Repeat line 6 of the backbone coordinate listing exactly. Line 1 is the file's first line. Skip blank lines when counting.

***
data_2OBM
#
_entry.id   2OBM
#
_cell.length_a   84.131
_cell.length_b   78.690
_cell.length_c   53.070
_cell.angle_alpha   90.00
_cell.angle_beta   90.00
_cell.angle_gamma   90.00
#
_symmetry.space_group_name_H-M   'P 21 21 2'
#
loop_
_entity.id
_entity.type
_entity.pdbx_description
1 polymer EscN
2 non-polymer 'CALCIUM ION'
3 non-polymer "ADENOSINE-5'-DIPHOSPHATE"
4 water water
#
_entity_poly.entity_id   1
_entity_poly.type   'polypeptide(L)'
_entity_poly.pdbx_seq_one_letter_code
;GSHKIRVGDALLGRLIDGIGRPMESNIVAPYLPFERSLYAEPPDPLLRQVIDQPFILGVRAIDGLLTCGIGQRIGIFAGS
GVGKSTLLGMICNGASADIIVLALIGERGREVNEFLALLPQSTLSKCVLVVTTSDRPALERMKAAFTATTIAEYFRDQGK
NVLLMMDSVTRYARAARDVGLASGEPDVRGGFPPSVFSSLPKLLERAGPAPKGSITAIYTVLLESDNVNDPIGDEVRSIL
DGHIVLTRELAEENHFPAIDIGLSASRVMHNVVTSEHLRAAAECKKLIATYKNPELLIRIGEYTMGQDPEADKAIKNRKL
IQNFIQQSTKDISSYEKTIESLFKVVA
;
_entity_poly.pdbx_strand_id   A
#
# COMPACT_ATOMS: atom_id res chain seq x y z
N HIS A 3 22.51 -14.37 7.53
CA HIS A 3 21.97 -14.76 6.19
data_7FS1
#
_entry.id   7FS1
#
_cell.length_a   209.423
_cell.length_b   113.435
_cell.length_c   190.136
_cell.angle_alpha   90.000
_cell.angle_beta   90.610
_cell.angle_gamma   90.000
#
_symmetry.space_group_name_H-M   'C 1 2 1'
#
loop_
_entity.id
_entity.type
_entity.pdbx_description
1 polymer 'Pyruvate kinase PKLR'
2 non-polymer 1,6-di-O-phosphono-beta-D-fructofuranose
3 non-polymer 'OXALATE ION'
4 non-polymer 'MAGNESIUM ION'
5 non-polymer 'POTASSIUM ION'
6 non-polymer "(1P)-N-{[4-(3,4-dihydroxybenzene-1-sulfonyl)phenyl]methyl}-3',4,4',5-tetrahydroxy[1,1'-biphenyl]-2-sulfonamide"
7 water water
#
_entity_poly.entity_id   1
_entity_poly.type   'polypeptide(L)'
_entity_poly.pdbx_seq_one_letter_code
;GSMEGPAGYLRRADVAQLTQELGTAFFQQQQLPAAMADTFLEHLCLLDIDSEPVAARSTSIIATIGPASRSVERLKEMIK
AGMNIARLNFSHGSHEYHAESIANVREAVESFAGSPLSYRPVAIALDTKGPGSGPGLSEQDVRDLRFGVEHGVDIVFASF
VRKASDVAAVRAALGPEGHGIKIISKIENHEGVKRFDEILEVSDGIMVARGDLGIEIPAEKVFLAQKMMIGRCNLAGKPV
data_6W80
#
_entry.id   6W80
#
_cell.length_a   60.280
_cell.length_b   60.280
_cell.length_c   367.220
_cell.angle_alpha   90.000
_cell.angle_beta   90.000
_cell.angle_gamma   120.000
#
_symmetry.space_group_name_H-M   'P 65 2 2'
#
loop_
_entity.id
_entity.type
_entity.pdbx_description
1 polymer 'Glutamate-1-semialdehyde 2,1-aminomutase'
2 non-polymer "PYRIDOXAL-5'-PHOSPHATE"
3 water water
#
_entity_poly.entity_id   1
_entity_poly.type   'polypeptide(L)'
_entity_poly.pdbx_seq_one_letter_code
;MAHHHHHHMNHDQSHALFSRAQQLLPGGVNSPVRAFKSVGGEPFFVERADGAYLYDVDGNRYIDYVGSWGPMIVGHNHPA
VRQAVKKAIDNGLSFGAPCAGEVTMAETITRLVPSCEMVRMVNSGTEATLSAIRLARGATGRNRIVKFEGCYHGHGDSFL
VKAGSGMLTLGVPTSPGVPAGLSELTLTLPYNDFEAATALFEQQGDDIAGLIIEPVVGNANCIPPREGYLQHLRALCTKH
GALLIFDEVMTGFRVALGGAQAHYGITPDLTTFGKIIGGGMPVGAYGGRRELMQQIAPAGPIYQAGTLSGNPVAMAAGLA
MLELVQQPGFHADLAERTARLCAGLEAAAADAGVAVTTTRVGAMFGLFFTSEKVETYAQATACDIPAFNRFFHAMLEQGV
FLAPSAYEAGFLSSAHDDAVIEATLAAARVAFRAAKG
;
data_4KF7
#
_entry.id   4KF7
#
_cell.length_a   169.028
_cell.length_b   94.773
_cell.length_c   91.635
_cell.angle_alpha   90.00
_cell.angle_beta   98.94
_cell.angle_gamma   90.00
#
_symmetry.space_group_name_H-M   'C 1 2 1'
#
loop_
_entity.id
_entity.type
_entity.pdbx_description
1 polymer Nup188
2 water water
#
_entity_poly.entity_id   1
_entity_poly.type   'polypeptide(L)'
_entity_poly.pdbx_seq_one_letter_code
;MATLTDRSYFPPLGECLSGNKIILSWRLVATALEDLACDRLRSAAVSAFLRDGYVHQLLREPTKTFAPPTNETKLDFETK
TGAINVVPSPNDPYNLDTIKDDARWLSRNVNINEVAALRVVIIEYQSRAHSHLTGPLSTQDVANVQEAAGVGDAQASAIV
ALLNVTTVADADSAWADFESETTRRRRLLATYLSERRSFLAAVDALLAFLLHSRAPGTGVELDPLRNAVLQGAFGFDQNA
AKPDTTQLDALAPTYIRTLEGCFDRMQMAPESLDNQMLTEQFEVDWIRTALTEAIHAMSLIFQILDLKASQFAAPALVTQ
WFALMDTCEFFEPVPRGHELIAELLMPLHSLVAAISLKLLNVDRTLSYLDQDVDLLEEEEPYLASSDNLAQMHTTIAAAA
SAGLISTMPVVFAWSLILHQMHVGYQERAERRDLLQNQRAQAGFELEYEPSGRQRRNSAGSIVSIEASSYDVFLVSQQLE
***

_cell.length_b   78.690